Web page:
Monday, Aug. 28, 2017
As they headed back to Phoenix on Monday, they were exhausted – and a little bit disappointed that they didn’t get to do a test run on the track. But they also were proud: The team placed among the Top 8.
And the team, called AZLoop, already was planning for next year’s competition.
“More than a competition, we’ve established the Hyperloop team on ASU,” team member Karthik Subramanian Sankaran said. “So win or lose, we’re going to continue. We have started and established a benchmark that other ASU teams can work with.”
SpaceX, the aerospace company led by Elon Musk, developed the Hyperloop technology with the hopes of creating a low-pressure vacuum chamber that can transport people from Los Angeles to San Francisco in 35 minutes.
It started the Hyperloop competition in 2015 and invited university students to compete to see who could accelerate its development. It was so successful, SpaceX decided to sponsor a second competition.
Arizona State University students didn’t make the final cut in the first competition. And they combined efforts with other Arizona schools, including Thunderbird School of Global Management, Embry-Riddle Aeronautical University and Northern Arizona University.
More than 100 students have worked for months to prepare for last weekend’s competition. This one focused on speed.
Team members said they were positive that had they been given the opportunity to compete, AZLoop would have walked away with the win.
AZLoop successfully passed technical and safety training, however five of these teams did not have enough time to complete a test run on the SpaceX tube, according to an ASU news release.
“This is just a personal opinion, but if we would have gotten to take the final run, I fully believe we would have won the whole thing,” student Anthony Spadafore said via email. He served as the mechanical systems engineer for the team.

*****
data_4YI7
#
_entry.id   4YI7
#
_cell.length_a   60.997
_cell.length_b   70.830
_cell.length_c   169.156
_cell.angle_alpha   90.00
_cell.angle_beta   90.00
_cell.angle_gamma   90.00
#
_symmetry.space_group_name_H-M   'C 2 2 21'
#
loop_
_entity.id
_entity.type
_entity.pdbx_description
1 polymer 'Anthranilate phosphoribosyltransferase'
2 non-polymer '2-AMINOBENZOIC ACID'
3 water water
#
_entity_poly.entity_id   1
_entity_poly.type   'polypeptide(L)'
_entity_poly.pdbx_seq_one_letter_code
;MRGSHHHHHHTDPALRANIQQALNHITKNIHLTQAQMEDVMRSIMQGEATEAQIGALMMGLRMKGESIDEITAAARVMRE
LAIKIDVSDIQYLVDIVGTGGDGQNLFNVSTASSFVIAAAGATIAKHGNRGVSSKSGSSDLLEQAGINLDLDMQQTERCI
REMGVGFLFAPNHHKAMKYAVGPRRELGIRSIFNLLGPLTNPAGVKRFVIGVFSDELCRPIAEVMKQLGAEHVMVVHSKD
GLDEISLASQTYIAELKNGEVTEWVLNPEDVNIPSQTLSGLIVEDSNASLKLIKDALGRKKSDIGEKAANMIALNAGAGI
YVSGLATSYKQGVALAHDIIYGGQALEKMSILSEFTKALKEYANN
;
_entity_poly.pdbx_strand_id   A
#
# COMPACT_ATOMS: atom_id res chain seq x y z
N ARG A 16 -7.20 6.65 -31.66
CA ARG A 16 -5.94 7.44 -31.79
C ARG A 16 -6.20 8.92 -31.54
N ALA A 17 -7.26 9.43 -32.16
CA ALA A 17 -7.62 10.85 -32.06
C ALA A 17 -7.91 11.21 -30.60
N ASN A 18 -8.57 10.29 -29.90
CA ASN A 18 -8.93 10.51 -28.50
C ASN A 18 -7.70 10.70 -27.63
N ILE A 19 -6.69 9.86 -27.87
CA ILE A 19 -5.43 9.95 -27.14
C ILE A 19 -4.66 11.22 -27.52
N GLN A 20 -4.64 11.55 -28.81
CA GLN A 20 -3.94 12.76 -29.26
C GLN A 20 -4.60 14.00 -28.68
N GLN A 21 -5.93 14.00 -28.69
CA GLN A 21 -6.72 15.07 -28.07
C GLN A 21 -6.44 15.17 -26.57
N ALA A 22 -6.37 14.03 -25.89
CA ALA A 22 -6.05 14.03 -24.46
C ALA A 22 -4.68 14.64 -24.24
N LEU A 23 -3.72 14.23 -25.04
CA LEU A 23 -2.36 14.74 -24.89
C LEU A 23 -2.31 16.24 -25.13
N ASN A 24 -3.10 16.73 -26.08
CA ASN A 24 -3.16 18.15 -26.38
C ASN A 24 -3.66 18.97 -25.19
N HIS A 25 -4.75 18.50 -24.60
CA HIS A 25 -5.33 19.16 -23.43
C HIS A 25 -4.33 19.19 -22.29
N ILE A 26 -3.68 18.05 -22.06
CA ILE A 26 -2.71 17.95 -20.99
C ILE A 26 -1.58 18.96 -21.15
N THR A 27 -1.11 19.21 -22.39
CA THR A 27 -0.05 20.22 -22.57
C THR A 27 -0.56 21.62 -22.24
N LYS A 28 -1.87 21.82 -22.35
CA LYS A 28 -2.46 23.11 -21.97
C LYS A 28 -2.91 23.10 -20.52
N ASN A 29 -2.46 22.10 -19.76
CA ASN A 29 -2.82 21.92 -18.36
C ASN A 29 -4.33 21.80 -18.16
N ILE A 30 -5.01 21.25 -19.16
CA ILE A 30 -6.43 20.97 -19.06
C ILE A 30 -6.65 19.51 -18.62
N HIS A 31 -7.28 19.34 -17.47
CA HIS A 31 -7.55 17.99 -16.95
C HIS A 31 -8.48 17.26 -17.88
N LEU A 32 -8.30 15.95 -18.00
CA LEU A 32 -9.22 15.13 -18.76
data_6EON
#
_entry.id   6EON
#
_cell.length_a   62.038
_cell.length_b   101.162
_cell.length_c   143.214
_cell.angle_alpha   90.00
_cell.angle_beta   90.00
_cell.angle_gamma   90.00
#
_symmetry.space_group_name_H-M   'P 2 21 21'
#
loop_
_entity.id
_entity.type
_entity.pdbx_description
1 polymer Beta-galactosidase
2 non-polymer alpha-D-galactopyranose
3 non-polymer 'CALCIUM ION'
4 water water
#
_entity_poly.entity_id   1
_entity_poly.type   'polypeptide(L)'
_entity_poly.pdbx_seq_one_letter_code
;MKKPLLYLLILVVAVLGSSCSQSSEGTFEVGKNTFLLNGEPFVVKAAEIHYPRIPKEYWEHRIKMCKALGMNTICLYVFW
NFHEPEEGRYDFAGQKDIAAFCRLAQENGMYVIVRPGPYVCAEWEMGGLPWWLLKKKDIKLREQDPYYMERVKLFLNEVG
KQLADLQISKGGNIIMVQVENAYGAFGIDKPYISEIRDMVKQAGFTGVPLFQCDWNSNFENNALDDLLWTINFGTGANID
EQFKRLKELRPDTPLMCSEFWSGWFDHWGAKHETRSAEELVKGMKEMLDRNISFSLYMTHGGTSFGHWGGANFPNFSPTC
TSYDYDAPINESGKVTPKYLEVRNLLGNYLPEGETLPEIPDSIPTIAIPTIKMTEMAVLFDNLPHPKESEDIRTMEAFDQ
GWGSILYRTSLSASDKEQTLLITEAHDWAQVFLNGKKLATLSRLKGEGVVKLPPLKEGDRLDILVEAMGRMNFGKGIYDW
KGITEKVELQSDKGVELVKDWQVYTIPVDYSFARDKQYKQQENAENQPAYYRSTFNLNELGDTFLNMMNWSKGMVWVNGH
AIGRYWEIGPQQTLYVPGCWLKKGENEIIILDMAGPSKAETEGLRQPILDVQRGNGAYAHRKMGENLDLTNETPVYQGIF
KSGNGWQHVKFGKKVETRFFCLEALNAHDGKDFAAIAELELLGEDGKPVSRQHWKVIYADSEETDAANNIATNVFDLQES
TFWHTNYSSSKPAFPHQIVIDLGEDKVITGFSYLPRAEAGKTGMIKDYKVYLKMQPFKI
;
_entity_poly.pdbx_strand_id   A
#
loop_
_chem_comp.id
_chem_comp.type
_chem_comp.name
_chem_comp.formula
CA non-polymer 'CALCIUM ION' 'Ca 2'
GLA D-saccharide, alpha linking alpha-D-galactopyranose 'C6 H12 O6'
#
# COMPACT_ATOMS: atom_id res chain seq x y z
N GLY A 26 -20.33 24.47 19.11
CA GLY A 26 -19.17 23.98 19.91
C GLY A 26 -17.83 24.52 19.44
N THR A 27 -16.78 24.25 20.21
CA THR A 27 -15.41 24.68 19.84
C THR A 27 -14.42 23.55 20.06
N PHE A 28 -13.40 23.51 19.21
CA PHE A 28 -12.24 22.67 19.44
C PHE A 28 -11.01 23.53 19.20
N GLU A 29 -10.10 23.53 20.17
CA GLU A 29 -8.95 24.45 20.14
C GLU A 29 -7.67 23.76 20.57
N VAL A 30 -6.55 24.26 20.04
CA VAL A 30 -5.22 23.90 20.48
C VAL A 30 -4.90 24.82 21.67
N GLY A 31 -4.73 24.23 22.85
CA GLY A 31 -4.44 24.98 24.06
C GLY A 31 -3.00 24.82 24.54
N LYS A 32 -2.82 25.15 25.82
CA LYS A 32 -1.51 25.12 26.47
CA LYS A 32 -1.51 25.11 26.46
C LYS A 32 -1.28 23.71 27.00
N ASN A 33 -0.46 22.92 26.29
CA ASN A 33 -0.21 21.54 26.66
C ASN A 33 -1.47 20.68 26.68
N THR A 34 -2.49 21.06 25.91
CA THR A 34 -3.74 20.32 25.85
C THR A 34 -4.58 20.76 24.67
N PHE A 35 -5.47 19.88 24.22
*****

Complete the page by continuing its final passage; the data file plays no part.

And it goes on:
A team from the Technical University of Munich took home the gold and achieved a speed of more than 200 mph, according to an article in TechCrunch.
The final competition took place on a 150-foot track, according to ASU.
Unlike other teams, AZLoop had the advantage of testing the pod on a 150-foot track held on ASU’s Polytechnic Campus
“We legit changed pieces of ASU, which isn’t common for a student organization to do,” Spadafore said. “The fact that we got the test track on the Poly campus is amazing because not many student organizations can do that.”
AZLoop’s pod consisted of two braking systems: friction and magnetic, team member Jayanth Karthikeyan said.
“The most important factor that we wanted to incorporate was safety, because the competition is not currently focused on actual people,” Sankaran said. “If this technology works out the way we want it to, we can expand the size of the tube and the pod so that actual people can travel.”
Spadafore said SpaceX already has announced a third Hyperloop Competition.